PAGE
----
Editor’s note: This article was initially published in The Daily Gazette, Swarthmore’s online, daily newspaper founded in Fall 1996. As of Fall 2018, the DG has merged with The Phoenix. See the about page to read more about the DG.
As November 4th draws nearer, there is an increasing buzz of anticipation as well as anxiety on this campus over the outcome of the election. The overwhelming majority of Swatties are supporting Democratic hopeful Barack Obama with a few vying for McCain, but another possibly smaller minority of students intend to or have already voted for Green Party candidate Cynthia McKinney. McKinney, a former Democratic Congresswoman from Georgia, is running for office with activist-journalist Rosa Clemente as Vice Presidential candidate.
Senior Ladule Lako LoSarah ’09, a registered Green Party voter, says he strongly identifies with “McKinney’s sense of disillusionment with the Democratic Party’s complicity with the Bush agenda. The party hasn’t supported her in the past and hasn’t stepped up with a voice of dissent. That’s what she’s trying to be, a dissenting voice.”
Yet despite her fervent anti-war stance, starring appearance in political documentary “American Blackout,” and radically-progressive views, McKinney certainly doesn’t have widespread name recognition even at Swarthmore. In fact, the McKinney-Clemente ticket marks the very first combined minority women campaign, but mention of the name is all too often greeted with “Who? Cindy McCain?”
Marc Engel ’09 frankly attributes this lack of publicity to the status of the Green Party within the rigid 2-party system, “if there’s not much funding, there’s not much you can do to get your message out there.” Nevertheless, Engel, a registered Democrat, researching and finding McKinney’s views concurrent with his own personal strong anti-war and radical leftist sentiments voted for her by absentee in Ohio.
Evan Nesterak ’09, an unaffiliated voter registered in Colorado, also recently sent in his ballot for McKinney, saying that he didn’t “want to feel like he might be settling over [his] ideals” if he voted for a candidate that’s more likely to win.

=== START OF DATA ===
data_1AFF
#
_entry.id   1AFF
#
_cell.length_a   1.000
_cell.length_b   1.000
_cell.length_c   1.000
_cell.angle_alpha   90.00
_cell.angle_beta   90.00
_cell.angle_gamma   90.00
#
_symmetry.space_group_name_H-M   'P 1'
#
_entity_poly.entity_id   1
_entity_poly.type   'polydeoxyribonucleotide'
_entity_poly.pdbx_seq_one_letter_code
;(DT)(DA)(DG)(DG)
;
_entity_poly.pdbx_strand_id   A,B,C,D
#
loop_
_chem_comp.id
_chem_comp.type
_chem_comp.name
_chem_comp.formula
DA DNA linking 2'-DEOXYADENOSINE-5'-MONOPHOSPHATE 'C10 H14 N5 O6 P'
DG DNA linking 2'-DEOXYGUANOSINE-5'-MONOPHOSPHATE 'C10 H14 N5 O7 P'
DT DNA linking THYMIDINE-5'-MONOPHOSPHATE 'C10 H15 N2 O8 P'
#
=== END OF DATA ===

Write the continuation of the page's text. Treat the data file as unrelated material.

All three supporters cited deep concerns over the realities of Obama’s moderate stance on issues and campaign ties to various businesses. Lako LoSarah states that “Obama is not as progressive as people think; he claimed he was anti-war and is now reconsidering this position; he has also changed his position on environmental issues like off-shore drilling.” Similarly, Engel says Obama has repeatedly sold himself out after the primaries, “coming away from his unconditional ‘end the war in Iraq’ and then unconditionally accepting Colin Powell’s endorsement, a real slap in the face to the anti-war community.”
The current Obamamania offers no check on Obama’s changing positions, marketing him as ultra-liberal while being ultra-moderate under the table. The required corporate sponsorship is also troubling to many Green students. “Companies invest in candidates for a reason. You can’t easily break that monied connection,” Nesterak observes. “The election becomes more about beating the other candidate rather than doing well for the country. What Obama’s done well is that he doesn’t show that he’s trying to appease people.”
“It’s ironic that Republicans lambast Obama for extreme leftism,” Engel also notes, “because he’s often just propped up as a radical. If we really want to be radical, let’s be radical and vote for a truly progressive African American woman who comes from the community with a Latina vice president.”
Swarthmore, on the whole, is largely welcoming of Green supporters. However, Engel says “[he] was surprised that there isn’t more action on the behalf of Cynthia.” College Dems, with its large voter base, is likely more concerned with working with the broader local population rather than on-campus opinion.
As to accusations from other students of “throwing away your vote” on a candidate that is likely to lose, Lako LoSarah stressed the importance of using one’s vote democratically. “It makes me upset that the debates are closed to the third party candidates; people don’t even question why that happens. If you feel as if there’s a problem with the two-party system, voting for one of the two candidates doesn’t speak up against it; it supports it.” On a final note, he added “Vote for the candidate that best represents your views. Don’t compromise.”